This, the feature debut from Seth MacFarlane, creator / writer / voice artist behind hit cartoons ‘Family Guy’ and ‘American Dad’, features his trademark combination of edgy jokes and pop cultural referencing. It begins in 1985 with eight-year-old misfit boy John Bennett wishing that his beloved toy bear Ted could speak, a wish that is granted thanks to a falling star. An inspired montage shows Ted (voiced by MacFarlane) enjoying his fifteen minutes of fame, with a great, seamless clip of the bear charming the audience on ‘The Johnny Carson Show’. The story skips forward to present day where John is a thirty-five-year old slacker, and has-been Ted is his foul-mouthed stoner partner-in-indolence. When John’s long-suffering girlfriend Lori (Kunis) decides to take their relationship to a more serious level she insists that Ted move out. Ted still exerts an influence however and his offer of a night spent snorting coke with ‘Flash Gordon’ star Sam Jones proves too much for John to resist. Despite some tedious gay panic jokes and an over-reliance on pop culture nods, the film boasts a pretty impressive gag rate. Wahlberg’s wide-eyed child persona is perfect for this kind of material and MacFarlane achieves a moment of sublime silliness in a sequence in which Ted fights a neighbour’s vicious duck. And in its authentic evocation of blue-collar Boston the film is strangely redolent of the recent Ben Affleck thriller ‘The Town’.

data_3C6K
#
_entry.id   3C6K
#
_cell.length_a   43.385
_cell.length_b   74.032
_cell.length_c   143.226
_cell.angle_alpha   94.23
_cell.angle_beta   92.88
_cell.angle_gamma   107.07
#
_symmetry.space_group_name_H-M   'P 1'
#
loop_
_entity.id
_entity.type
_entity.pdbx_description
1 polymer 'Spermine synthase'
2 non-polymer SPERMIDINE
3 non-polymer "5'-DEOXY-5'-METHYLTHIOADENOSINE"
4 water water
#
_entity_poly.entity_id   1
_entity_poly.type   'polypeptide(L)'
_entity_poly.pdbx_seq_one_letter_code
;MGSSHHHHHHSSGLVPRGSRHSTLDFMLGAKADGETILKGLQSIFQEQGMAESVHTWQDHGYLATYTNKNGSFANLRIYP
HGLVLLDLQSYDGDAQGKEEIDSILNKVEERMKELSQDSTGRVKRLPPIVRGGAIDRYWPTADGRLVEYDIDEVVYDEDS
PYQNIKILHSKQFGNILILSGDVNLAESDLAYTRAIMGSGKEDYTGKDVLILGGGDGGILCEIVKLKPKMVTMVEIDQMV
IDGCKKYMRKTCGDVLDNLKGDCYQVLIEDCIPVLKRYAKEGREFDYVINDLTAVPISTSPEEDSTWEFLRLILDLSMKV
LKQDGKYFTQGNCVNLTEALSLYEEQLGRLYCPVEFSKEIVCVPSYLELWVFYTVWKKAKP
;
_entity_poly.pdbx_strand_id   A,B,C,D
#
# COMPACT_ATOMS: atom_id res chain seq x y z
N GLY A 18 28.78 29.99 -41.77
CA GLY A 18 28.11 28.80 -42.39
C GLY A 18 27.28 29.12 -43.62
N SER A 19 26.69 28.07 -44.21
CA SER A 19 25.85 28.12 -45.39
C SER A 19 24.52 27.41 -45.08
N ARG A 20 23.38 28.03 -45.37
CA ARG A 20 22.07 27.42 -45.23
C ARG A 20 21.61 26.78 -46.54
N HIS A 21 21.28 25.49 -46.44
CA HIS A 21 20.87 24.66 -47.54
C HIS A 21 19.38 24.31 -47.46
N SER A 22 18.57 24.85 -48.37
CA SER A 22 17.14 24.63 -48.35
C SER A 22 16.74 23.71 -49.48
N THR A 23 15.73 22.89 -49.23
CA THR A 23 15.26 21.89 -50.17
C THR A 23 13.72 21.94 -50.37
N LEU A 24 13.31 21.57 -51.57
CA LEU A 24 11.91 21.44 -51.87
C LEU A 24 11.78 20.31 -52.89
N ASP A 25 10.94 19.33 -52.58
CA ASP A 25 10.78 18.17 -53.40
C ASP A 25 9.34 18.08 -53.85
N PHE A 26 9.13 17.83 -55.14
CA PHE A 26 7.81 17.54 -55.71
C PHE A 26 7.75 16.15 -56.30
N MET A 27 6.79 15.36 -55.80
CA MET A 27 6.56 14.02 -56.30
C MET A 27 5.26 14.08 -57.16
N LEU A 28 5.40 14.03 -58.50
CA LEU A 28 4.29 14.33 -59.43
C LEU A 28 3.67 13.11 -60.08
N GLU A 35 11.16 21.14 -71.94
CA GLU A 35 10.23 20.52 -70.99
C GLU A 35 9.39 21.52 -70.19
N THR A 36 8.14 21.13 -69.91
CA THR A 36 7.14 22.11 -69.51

360

Director: Fernando Meirelles Stars: Anthony Hopkins, Rachel Weisz, Ben Foster, Dinara Drukarova, Gabriela Marcinkova, Jude Law, Maria Flor, Lucia Siposov, Moritz Bleibtreu

The latest from Meirelles, Brazilian director of ‘City of God’ and ‘The Constant Gardener’, is an unwieldy, multi-stranded drama, taking in locations such as Paris, London, Bratislava, Rio, Denver and Phoenix. Scripted by Peter ‘The Queen’ Morgan it explores notions of roads not taken and connectivity, through a range of disparate characters, including Hopkins’ grieving father; Weisz and Jude Law’s troubled married couple; Flor’s heartbroken young Brazilian woman; and Siposov’s Slovakian prostitute. It’s redolent of fellow South American Alejandro Gonzalez Inarritu’s narrative-juggling films, ‘Babel’ and ‘21 Grams’, and suffers similarly from an overly schematic feel, as well as its tendency to feature characters as tropes rather than fully formed individuals; Moritz Bleibtreu’s creepy German businessman being the most egregious example. The overarching feel of portentousness and phoniness is evidenced in the overused motif of a plane taking off, and in the casting, with almost all of the female leads boasting model-grade looks. And most damagingly the picture includes two credibility-defying scenes in which a beautiful, potentially vulnerable young woman forces a conversation with an imposing and dangerous-looking man. Hopkins shows some class in a touching monologue at victims’ support group but it’s a rare moment of recognisable humanity in a disappointing and often silly middlebrow picture.

The Dinosaur Project